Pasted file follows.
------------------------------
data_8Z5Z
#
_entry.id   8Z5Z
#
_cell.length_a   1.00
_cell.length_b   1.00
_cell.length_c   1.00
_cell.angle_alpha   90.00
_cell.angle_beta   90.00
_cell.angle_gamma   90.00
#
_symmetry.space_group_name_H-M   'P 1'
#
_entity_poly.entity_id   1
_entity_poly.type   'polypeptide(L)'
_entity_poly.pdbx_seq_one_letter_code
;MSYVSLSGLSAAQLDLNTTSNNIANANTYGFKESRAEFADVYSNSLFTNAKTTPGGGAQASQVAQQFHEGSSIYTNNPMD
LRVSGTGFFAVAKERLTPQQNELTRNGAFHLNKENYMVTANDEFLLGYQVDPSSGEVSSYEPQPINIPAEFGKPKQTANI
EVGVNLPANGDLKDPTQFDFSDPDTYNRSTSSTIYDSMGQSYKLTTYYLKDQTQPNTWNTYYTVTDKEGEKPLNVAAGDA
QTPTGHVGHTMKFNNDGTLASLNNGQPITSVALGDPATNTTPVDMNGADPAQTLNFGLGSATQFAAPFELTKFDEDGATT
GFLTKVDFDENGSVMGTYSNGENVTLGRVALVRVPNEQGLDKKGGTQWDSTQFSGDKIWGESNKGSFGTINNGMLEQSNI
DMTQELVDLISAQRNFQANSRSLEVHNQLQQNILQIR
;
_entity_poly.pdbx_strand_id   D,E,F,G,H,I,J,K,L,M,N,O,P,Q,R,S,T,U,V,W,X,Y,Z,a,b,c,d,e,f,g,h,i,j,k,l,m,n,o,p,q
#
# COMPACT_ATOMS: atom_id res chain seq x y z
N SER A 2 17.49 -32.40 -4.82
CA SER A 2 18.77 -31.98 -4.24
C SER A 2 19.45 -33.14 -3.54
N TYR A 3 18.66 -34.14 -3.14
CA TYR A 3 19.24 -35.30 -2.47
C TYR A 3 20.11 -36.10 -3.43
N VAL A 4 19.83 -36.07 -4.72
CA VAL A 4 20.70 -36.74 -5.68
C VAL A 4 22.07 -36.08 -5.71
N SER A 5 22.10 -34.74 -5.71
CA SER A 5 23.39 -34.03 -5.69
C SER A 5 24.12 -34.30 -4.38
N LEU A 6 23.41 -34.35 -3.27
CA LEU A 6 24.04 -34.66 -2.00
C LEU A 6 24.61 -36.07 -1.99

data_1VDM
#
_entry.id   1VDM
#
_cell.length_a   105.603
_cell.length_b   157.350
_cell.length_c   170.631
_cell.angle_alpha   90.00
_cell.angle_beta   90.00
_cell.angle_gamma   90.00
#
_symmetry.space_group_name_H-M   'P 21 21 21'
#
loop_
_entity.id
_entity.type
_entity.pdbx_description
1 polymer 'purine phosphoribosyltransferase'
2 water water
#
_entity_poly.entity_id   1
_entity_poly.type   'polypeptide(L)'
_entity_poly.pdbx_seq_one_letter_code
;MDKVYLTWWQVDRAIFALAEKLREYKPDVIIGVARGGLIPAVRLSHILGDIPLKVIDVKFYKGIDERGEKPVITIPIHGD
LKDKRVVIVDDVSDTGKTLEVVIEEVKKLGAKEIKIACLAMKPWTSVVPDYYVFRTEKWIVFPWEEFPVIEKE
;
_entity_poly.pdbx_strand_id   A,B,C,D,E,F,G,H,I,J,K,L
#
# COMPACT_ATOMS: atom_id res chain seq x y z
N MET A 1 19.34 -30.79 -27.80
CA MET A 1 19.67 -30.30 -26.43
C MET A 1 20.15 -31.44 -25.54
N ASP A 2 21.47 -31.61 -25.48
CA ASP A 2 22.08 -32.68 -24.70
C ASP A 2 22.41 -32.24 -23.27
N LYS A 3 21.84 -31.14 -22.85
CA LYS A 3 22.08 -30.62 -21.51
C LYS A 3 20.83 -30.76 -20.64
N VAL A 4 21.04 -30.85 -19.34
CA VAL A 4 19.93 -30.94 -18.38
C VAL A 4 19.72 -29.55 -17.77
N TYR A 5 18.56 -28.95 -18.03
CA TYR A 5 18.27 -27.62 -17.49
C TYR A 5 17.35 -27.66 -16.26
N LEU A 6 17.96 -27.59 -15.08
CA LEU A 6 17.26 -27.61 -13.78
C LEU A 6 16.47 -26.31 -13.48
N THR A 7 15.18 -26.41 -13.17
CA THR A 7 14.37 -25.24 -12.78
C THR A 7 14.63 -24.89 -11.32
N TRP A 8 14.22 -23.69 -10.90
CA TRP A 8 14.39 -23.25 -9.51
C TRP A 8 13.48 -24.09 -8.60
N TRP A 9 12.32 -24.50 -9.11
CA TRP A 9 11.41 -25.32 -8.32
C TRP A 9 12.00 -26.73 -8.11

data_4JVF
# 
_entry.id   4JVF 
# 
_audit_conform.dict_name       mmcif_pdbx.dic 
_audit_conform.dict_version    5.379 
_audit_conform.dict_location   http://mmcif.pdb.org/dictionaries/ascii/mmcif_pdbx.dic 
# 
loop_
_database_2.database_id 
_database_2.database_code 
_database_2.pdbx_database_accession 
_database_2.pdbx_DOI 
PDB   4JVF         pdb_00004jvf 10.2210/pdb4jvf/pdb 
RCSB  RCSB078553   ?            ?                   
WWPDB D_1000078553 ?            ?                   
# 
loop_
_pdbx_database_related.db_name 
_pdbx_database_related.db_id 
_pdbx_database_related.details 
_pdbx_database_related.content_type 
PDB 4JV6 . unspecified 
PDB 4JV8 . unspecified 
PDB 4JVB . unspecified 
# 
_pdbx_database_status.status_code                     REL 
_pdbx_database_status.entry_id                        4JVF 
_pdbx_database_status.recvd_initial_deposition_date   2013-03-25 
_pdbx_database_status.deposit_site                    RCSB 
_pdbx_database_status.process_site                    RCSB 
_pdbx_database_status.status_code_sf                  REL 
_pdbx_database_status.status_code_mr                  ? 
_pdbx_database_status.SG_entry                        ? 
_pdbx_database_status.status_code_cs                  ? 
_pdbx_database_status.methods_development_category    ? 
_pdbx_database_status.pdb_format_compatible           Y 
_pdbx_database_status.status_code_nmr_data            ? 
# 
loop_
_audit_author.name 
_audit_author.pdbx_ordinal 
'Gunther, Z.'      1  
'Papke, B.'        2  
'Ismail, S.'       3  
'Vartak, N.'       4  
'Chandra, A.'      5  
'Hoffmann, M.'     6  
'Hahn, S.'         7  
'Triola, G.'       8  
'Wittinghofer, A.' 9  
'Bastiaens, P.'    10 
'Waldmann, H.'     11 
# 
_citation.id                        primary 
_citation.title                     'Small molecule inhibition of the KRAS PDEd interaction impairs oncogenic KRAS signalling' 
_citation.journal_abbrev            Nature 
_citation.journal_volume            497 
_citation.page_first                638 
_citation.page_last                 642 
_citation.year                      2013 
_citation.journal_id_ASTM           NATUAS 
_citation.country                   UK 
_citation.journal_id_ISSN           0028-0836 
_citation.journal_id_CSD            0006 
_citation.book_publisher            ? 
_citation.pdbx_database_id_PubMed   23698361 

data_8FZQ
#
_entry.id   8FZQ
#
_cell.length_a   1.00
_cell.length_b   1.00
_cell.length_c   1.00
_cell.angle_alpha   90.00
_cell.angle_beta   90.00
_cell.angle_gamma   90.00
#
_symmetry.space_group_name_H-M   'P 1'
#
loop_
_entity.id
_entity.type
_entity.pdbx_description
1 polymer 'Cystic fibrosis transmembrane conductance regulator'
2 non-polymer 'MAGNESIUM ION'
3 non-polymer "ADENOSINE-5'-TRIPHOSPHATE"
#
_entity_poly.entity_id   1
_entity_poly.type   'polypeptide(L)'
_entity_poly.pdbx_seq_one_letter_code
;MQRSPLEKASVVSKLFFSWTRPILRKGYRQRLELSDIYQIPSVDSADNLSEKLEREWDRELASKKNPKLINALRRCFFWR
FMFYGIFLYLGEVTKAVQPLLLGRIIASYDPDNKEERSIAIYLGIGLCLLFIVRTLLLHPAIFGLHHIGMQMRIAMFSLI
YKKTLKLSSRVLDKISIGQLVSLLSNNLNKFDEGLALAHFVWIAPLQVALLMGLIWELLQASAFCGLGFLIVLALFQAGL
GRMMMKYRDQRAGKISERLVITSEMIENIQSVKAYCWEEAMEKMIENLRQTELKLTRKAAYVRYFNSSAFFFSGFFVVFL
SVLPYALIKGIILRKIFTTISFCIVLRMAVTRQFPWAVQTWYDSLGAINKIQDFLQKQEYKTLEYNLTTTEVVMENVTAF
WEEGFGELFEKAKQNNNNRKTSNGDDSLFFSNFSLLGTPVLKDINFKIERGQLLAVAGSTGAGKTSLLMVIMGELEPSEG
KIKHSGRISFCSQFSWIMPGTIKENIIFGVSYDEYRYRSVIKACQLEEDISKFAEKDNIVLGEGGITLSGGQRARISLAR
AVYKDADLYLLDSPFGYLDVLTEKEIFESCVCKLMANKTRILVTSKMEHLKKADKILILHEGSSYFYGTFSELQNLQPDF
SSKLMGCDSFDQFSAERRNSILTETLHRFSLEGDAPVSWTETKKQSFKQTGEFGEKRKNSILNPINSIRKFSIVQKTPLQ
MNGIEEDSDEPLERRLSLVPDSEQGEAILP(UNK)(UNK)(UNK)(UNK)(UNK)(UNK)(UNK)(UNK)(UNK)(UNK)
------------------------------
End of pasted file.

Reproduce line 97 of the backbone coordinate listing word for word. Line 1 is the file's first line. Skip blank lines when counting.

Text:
C TRP A 9 12.00 -26.73 -8.11